The term chronic fatigue syndrome emerged in the course of a workshop1 convened in 1987 by the US Centers for Disease Control (CDC), Atlanta, Ga. The goal of the meeting was to forge a workable case definition of an illness that, just 2 years earlier, had been called chronic Epstein-Barr virusinfection, but for which there was already mounting evidence against an etiologic role for that agent. The case definition that arose represented a consensus opinion rather than rigorously derived criteria. We participants in the meeting had a fairly clear sense of the illness; we just could not delineate it with precision.
Three problems were immediately apparent with the case definition. First, the lack of pathognomonic physical and laboratory findings essentially leaves the definition to rest on a series of unconfirmable symptoms. Second, some of the specifics of the definition are vague and subject to variable interpretation and application,
Thank you for submitting a comment on this article. It will be reviewed by JAMA Internal Medicine editors. You will be notified when your comment has been published. Comments should not exceed 500 words of text and 10 references.
Do not submit personal medical questions or information that could identify a specific patient, questions about a particular case, or general inquiries to an author. Only content that has not been published, posted, or submitted elsewhere should be submitted. By submitting this Comment, you and any coauthors transfer copyright to the journal if your Comment is posted.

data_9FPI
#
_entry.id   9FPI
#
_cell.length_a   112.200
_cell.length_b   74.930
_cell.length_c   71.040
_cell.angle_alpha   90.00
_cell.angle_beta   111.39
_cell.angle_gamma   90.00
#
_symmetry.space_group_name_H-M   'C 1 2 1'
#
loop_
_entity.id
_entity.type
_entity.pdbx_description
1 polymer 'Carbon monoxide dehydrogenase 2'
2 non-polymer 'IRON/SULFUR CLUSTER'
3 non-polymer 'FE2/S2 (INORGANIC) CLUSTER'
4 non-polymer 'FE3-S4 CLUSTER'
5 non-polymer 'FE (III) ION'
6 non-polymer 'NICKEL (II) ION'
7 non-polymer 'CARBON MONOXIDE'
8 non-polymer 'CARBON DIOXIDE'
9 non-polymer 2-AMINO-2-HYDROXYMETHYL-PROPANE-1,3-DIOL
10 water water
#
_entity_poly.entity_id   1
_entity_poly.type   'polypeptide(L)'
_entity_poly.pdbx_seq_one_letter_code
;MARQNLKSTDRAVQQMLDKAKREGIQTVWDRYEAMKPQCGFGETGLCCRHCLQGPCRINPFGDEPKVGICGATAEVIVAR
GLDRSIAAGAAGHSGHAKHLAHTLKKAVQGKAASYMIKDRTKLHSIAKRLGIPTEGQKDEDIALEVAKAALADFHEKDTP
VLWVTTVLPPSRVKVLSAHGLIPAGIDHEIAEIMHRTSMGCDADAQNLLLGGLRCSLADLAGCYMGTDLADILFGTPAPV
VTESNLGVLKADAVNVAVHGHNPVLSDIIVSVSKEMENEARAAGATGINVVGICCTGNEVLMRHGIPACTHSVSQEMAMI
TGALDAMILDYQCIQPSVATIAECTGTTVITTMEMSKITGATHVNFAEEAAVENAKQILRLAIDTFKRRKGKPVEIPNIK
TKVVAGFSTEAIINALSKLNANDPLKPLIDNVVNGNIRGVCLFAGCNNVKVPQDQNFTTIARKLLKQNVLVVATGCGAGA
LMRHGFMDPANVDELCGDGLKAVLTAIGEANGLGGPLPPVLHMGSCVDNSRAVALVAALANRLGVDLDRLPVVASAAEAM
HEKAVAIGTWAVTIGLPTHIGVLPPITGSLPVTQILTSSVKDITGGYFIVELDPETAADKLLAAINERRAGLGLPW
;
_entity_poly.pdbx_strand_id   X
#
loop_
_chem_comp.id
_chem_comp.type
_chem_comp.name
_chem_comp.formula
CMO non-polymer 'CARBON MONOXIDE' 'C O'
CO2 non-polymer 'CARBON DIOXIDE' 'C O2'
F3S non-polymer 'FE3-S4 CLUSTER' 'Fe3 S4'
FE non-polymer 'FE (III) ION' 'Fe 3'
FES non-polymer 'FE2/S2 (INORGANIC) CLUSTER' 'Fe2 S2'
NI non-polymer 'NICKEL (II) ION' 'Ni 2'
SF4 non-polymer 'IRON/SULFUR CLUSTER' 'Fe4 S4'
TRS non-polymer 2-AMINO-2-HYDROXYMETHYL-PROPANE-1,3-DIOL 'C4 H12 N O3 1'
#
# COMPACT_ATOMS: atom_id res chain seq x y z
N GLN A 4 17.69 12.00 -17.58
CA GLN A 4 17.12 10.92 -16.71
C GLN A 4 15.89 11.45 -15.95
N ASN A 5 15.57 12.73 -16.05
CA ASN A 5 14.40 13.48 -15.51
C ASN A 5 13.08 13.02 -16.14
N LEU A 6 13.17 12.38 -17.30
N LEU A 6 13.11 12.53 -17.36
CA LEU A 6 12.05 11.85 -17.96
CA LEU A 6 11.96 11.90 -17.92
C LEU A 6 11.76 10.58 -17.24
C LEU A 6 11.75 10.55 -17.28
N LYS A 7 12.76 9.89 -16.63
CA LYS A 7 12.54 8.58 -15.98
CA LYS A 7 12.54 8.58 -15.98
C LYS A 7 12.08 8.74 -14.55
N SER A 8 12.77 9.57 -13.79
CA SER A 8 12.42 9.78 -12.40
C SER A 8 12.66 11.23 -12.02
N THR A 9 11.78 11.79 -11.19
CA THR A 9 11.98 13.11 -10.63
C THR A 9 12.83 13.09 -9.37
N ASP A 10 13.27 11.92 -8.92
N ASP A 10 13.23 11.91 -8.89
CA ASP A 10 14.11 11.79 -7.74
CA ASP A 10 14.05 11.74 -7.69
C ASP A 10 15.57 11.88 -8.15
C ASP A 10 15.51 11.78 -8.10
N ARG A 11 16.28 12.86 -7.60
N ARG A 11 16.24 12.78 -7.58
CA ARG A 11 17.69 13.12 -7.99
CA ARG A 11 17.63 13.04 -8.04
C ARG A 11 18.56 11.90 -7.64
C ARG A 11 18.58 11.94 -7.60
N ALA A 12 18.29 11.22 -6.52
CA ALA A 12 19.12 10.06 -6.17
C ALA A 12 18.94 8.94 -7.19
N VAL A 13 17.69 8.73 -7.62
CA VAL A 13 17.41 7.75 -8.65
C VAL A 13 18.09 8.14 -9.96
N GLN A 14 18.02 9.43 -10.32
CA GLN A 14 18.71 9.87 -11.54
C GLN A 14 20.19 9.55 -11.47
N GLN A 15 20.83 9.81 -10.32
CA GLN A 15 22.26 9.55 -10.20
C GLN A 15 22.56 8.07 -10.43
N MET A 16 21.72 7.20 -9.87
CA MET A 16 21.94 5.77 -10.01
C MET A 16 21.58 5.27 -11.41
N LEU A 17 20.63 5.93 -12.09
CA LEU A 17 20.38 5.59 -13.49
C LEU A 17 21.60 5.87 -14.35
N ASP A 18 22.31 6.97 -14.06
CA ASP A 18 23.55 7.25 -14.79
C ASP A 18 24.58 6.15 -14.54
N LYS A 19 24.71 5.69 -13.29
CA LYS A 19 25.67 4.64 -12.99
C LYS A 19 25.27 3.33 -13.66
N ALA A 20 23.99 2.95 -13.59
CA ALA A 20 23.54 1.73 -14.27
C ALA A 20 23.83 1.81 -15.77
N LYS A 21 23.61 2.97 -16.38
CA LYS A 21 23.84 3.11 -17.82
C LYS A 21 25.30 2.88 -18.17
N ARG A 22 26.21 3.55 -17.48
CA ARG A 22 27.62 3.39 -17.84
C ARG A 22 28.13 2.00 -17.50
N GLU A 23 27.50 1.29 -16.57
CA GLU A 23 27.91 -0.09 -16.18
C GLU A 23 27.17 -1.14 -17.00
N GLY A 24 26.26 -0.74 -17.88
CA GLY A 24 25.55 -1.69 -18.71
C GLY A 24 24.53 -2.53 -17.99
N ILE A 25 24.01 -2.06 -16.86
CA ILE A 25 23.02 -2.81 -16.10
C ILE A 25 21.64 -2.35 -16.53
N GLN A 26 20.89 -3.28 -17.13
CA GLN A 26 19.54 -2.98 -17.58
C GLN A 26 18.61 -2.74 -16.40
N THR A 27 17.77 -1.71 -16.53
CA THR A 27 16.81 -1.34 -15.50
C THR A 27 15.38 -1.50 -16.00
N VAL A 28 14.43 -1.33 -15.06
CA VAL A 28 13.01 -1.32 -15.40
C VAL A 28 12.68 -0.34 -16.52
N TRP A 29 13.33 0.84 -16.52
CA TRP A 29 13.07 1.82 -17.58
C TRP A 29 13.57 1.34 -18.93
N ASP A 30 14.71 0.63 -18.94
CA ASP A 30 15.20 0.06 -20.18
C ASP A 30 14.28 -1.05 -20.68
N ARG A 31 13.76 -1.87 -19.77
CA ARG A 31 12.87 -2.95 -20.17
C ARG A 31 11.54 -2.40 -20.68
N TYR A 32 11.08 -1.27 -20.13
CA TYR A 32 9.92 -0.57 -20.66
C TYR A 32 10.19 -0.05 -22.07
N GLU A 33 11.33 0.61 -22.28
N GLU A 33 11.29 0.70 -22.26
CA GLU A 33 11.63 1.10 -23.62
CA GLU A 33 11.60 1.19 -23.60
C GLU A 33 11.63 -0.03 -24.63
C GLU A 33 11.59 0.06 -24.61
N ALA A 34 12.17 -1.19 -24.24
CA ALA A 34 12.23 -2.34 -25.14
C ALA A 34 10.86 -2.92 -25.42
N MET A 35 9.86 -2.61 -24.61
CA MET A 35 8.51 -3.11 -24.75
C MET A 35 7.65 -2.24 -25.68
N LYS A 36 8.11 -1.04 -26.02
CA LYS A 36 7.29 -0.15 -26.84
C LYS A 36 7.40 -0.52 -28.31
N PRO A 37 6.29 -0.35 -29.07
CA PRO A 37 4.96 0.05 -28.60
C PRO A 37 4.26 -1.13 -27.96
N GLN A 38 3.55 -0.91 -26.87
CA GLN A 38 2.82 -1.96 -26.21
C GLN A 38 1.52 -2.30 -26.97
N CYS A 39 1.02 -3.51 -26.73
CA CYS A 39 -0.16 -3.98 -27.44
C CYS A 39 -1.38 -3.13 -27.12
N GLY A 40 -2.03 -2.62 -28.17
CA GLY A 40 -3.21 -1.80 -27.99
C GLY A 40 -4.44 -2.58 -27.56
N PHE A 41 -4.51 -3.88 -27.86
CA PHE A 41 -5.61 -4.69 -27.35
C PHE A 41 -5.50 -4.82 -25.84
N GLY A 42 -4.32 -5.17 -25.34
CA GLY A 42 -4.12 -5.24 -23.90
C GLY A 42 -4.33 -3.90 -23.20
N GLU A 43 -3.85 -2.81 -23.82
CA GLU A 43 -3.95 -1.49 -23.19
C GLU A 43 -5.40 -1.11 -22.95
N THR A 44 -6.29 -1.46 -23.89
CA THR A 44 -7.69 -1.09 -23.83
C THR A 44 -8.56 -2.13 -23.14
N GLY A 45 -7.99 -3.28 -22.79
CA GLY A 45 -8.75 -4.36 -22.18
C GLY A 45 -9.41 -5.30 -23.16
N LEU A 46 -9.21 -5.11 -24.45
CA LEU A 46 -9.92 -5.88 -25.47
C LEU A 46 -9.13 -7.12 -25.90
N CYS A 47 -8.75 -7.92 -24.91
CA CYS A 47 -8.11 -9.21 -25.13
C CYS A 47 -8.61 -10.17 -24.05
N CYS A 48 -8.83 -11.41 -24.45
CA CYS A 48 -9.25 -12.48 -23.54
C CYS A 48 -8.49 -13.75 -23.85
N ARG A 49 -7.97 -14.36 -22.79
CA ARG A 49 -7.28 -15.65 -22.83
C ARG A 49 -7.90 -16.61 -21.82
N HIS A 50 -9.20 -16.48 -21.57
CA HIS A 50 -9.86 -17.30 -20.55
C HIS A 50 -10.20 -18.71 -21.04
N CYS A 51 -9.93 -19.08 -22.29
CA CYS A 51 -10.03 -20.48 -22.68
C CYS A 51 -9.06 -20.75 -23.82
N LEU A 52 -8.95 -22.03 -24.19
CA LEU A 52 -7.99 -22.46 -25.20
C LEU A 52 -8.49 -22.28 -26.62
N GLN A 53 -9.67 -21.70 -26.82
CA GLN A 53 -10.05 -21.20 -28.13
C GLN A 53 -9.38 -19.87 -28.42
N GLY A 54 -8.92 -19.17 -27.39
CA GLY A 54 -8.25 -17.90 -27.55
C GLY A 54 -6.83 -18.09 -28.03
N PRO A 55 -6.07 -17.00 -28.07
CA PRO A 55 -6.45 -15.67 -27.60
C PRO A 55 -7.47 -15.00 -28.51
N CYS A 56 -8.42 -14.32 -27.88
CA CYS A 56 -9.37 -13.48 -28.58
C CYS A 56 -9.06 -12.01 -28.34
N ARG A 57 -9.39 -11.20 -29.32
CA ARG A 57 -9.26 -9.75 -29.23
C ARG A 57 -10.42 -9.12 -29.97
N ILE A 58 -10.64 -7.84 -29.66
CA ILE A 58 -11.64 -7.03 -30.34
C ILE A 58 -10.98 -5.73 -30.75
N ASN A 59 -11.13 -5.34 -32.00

* = Required Field
Disclosure of Any Conflicts of Interest*
Indicate all relevant conflicts of interest of each author below, including all relevant financial interests, activities, and relationships within the past 3 years including, but not limited to, employment, affiliation, grants or funding, consultancies, honoraria or payment, speakers’ bureaus, stock ownership or options, expert testimony, royalties, donation of medical equipment, or patents planned, pending, or issued. If all authors have none, check "No potential conflicts or relevant financial interests" in the box below. Please also indicate any funding received in support of this work. The information will be posted with your response.
Some tools below are only available to our subscribers or users with an online account.
Download citation file:
Web of Science® Times Cited: 5
Customize your page view by dragging & repositioning the boxes below.
More Listings atJAMACareerCenter.com >
Enter your username and email address. We'll send you a link to reset your password.
Enter your username and email address. We'll send instructions on how to reset your password to the email address we have on record.
Athens and Shibboleth are access management services that provide single sign-on to protected resources. They replace the multiple user names and passwords necessary to access subscription-based content with a single user name and password that can be entered once per session. It operates independently of a user's location or IP address. If your institution uses Athens or Shibboleth authentication, please contact your site administrator to receive your user name and password.